Why great design can overcome anything

A diverse programme on day two of Cheltenham Design Festival featured themes of authenticity, substance and innovation in the face of adversity.

Having explored the theme of design as an agent for positive change on day one, the second day of Cheltenham Design Festival expanded the field of discussion to include everything from spacecraft engineering to wheelchair design in third-world countries – proving that insight and inspiration can (and should) come from anywhere.

There was also plenty of creative energy and thought-provoking discussion from inimitable graphic design icon Ken Garland, revered industrial designer Sir Kenneth Grange and Deyan Sudjic, director of London's Design Museum.

Inspiration from unusual places

The day began with a fascinating whistle-stop tour of events since the Big Bang, followed by an exploration of the design challenges faced on two recent space missions. Delivered by Rutherford Appleton Laboratory's Chris Bee in the main Auditorium, Design for the Cosmos shared a common theme with the talk that followed from David Constantine: innovation in the face of adversity.

Co-founder of design consultancy Motivation – which strives for "freedom through mobility" – Constantine gave an incredibly inspiring session in the festival's smaller Studio venue that began with the story of how, as a youth, he dived into a shallow pool while holidaying in Australia and broke two vertebrae in his neck, permanently paralysing himself from the chest down.

David Constantine of Motivation

David Constantine gave a truly inspiring session

Most of the session focused on how a student brief that he received at the RCA – to design a wheelchair for the developing world – set the cogs in motion for a decade of design innovation in the field solving very different challenges in the far-flung corners of the planet, from Bangladesh to Nicaragua.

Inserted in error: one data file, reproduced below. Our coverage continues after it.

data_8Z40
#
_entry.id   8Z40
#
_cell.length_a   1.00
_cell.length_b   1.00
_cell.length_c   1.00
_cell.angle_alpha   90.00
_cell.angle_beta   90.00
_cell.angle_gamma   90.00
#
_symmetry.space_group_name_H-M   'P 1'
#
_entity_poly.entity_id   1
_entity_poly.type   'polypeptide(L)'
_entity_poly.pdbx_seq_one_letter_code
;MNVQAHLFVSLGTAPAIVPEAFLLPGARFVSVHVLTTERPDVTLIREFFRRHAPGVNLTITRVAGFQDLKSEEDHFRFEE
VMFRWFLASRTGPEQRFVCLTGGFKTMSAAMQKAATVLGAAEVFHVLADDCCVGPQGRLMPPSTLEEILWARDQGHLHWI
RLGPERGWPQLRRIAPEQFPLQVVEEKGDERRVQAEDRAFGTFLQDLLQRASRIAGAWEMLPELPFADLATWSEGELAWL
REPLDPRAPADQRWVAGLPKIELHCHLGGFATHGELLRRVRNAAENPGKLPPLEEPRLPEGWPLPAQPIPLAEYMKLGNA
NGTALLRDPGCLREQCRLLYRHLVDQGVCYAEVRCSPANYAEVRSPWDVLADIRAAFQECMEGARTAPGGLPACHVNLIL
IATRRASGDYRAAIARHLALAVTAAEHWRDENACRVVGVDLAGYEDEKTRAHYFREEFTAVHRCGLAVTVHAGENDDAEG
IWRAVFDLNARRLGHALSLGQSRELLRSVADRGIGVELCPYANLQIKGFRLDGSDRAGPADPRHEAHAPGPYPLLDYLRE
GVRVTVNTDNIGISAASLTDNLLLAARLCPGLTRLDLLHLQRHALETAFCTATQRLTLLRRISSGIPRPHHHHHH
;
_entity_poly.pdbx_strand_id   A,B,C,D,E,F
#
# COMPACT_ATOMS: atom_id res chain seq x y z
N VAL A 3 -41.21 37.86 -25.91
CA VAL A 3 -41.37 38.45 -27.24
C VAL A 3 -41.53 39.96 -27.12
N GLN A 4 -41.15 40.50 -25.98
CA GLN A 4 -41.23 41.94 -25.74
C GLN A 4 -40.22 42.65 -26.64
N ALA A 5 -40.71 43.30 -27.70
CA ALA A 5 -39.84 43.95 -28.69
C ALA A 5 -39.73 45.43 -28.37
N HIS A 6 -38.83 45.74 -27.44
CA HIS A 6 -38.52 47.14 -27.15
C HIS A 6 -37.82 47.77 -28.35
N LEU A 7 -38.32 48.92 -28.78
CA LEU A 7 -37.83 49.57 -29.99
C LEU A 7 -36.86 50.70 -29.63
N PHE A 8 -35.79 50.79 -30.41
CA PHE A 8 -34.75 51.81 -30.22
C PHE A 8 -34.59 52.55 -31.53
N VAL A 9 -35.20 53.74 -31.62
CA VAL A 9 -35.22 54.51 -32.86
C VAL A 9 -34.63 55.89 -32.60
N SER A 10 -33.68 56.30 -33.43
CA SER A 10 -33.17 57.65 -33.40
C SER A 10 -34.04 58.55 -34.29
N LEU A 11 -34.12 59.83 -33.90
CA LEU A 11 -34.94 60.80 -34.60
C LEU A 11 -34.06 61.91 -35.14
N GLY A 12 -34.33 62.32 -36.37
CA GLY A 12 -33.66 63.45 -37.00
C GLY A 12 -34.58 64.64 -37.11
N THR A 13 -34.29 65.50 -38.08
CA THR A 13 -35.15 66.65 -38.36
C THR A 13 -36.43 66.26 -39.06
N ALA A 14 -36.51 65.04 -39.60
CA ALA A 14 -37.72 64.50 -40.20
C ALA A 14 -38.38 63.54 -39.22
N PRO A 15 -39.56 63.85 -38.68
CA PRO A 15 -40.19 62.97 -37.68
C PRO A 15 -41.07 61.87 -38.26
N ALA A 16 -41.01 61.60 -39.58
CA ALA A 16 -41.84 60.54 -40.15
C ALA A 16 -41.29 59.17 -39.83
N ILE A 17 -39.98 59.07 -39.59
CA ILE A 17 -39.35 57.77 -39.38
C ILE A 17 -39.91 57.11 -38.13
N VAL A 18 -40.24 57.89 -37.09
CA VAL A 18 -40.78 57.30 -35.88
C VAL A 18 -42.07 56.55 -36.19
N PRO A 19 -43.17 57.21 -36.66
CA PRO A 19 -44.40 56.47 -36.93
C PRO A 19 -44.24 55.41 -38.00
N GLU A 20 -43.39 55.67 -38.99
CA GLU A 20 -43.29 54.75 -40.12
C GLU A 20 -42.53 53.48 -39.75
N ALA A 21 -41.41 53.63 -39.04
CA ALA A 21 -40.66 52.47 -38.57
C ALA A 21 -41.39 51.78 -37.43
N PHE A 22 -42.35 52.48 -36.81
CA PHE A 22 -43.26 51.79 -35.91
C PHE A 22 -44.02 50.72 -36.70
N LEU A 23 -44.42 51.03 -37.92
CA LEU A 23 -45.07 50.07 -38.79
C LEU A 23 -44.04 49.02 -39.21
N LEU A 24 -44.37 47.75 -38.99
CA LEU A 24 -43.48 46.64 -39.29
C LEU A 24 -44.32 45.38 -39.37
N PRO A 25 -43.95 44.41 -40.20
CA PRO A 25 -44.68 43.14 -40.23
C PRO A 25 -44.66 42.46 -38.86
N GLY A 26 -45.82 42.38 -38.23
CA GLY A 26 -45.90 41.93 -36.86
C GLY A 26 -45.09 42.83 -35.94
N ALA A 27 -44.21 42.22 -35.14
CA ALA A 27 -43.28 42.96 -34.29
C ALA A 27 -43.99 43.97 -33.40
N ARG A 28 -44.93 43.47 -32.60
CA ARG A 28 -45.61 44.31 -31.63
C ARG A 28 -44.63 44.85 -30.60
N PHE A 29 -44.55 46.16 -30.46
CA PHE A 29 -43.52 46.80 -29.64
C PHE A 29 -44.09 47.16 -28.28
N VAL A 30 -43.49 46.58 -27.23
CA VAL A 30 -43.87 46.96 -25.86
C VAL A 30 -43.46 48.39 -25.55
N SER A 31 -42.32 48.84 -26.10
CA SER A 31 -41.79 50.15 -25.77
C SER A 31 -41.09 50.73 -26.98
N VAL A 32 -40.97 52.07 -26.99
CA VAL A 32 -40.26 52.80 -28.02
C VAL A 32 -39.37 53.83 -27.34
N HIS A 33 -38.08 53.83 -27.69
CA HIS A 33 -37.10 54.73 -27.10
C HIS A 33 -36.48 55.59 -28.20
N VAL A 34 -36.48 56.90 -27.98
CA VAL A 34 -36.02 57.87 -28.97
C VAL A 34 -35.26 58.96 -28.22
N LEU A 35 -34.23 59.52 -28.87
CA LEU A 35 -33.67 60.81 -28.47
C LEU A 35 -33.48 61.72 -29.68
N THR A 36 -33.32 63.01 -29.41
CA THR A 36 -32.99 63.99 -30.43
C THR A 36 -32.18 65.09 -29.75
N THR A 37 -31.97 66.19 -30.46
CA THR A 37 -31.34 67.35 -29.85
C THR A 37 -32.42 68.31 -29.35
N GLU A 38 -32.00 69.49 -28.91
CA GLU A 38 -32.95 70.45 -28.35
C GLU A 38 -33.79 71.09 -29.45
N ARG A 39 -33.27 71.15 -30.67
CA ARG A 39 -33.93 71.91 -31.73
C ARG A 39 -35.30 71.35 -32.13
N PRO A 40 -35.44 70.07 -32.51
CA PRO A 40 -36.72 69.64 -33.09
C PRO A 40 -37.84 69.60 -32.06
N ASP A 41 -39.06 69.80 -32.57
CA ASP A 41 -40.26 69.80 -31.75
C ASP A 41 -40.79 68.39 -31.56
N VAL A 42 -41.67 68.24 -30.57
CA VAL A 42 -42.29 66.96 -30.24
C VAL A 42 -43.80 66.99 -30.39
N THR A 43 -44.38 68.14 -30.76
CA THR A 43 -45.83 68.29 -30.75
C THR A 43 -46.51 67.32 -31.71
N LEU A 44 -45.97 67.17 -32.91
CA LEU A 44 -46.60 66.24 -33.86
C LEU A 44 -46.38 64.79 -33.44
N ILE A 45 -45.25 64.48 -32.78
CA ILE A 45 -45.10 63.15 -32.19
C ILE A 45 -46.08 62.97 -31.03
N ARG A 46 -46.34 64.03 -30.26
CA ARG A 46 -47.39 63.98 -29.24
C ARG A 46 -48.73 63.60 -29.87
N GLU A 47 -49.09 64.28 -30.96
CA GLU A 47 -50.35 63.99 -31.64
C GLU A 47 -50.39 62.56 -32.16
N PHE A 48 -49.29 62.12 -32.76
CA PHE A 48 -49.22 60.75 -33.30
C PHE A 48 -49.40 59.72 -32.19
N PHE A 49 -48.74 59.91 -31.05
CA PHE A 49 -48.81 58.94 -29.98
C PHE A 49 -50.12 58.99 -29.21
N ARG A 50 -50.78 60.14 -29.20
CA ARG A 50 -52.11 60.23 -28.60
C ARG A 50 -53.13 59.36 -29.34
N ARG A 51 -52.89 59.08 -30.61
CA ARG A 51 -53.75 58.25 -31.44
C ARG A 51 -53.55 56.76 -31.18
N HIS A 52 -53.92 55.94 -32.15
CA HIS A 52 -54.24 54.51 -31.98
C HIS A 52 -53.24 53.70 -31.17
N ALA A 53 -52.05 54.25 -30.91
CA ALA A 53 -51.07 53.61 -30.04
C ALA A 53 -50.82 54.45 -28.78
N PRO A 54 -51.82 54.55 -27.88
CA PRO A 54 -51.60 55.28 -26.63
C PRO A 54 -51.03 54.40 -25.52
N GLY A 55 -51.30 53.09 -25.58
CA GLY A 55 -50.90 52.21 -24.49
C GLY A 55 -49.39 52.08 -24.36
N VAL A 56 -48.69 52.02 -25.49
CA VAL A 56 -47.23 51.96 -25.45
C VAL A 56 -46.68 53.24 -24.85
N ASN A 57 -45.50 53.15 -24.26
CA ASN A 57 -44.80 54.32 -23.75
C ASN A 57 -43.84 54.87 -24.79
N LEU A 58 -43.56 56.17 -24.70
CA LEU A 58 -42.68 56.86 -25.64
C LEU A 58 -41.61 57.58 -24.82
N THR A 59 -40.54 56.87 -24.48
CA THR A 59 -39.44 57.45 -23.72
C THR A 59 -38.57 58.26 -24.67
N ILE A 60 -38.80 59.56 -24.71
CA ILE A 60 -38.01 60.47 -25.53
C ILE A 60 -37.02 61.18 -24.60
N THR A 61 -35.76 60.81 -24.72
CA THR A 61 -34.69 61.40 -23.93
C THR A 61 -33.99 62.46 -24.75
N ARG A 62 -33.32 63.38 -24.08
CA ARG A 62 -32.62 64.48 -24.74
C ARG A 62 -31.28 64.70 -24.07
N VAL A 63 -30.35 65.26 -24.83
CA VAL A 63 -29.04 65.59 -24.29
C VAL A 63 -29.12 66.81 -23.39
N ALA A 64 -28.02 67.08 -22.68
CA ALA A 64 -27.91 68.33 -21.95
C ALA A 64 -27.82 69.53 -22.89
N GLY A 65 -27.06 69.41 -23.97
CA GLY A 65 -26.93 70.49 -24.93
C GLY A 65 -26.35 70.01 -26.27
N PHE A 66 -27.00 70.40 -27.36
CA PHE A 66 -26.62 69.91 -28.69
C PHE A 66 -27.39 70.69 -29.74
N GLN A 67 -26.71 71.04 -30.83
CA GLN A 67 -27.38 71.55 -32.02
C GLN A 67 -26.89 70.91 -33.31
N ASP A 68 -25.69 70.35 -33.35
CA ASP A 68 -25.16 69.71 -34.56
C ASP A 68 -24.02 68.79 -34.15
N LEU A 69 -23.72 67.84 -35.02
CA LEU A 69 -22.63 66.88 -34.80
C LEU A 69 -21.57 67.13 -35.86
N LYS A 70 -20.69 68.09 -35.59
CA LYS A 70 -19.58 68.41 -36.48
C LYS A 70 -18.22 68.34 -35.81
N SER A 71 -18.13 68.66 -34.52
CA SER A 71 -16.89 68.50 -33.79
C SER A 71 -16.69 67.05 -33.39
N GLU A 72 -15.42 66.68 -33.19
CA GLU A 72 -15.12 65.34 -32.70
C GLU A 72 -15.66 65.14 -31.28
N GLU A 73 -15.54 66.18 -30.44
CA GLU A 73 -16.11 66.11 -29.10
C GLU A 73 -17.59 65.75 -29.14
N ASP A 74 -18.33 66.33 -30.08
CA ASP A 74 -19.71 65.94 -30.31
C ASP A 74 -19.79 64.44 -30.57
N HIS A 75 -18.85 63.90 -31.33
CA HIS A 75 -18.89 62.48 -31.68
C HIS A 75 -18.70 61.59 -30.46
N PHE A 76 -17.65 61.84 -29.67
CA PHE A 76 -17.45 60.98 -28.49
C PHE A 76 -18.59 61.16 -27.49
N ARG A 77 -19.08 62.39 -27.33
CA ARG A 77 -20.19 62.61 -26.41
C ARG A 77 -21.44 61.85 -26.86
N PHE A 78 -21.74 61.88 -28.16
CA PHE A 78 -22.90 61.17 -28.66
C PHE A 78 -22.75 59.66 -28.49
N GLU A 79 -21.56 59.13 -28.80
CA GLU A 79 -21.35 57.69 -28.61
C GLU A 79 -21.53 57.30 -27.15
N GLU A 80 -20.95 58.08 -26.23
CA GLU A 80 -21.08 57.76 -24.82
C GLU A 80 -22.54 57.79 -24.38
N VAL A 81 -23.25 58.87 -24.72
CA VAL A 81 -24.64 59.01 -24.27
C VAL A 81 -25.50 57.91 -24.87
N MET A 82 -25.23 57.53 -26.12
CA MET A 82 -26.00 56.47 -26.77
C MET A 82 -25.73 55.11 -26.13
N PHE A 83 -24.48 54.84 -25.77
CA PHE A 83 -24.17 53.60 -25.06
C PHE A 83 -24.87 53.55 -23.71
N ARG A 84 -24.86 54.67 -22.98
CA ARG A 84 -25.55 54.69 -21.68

While Bee's challenges included such high-level concerns as how to engineer a component to a tolerance of one micron (a thousandth of a millimetre) and develop a telescope that could assemble itself 1.5 million kilometres from Earth in minus 273 Celsius, Constantine's innovations included overcoming lack of materials and poor transport in Cambodia in 1993 to create a wooden, flat-packed wheelchair.

Both were fascinating and inspiring in equal measure for any designer faced with a seemingly insurmountable problem.

An alphabet of influences

Later in the afternoon, Deyan Sudjic settled himself comfortably into the festival’s emblematic yellow sofa to walk a packed Auditorium through some of the varied and enlightening touchpoints explored in his book B is for Bauhaus.

The Yellow Sofa at Cheltenham Design Festival

Thought-provoking quotes rotated on loop behind the yellow sofa

It all started, as any alphabet should, with A – for Authentic. Sudjic recalled how the parka he once owned had a distinctive brass zip and "reeked of authenticity”, a desirable quality that all-too often designers try to “lovingly fake” rather than actually deliver.

After an entertaining journey that skipped through some letters, and dwelled on others with several examples, he came full circle with 'Z is for Zip', an example of how great design isn’t always about one superstar designer taking all the credit. “Design is sometimes about anonymity: many small steps, many people working on a project,” he said. “There’s such a thing as a humble masterpiece."